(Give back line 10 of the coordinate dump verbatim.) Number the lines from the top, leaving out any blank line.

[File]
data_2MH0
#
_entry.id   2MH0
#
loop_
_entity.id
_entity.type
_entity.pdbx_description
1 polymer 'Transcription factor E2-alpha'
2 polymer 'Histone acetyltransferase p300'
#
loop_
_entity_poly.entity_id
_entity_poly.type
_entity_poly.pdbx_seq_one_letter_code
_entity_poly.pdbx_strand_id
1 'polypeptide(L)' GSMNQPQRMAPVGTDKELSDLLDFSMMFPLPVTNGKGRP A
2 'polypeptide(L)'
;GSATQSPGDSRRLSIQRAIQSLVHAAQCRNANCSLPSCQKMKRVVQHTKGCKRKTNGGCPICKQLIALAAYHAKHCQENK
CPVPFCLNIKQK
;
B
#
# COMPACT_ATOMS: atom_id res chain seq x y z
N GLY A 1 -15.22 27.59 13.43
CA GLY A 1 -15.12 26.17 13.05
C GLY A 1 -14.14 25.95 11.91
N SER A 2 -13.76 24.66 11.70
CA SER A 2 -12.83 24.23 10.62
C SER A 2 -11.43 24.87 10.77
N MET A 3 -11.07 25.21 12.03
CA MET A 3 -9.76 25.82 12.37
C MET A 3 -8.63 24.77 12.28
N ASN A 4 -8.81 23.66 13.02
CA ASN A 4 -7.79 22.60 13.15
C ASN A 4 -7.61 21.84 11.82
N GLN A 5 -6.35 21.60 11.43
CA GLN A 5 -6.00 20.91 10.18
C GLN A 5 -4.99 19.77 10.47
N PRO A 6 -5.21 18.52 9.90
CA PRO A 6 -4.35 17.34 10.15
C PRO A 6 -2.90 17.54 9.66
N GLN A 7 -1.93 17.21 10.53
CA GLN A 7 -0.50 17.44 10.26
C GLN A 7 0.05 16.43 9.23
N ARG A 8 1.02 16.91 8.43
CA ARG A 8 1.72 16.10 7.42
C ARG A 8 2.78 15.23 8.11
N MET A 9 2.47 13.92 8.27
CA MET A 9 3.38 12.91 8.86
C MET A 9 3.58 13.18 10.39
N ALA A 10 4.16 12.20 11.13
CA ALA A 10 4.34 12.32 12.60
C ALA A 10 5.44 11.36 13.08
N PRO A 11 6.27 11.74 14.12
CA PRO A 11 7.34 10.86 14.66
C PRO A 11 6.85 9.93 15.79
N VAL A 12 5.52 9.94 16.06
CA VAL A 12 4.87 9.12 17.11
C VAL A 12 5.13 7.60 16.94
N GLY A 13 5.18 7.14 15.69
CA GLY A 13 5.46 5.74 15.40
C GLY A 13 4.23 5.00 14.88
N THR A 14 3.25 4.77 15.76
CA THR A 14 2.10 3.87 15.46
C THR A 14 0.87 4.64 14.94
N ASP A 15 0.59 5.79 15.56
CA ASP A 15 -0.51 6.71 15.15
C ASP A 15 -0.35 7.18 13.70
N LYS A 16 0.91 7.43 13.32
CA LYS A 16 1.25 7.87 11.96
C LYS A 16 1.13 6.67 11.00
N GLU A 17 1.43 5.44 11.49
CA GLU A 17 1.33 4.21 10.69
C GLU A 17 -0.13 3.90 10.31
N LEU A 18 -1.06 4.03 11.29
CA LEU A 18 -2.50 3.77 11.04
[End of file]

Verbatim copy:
2 polymer 'Histone acetyltransferase p300'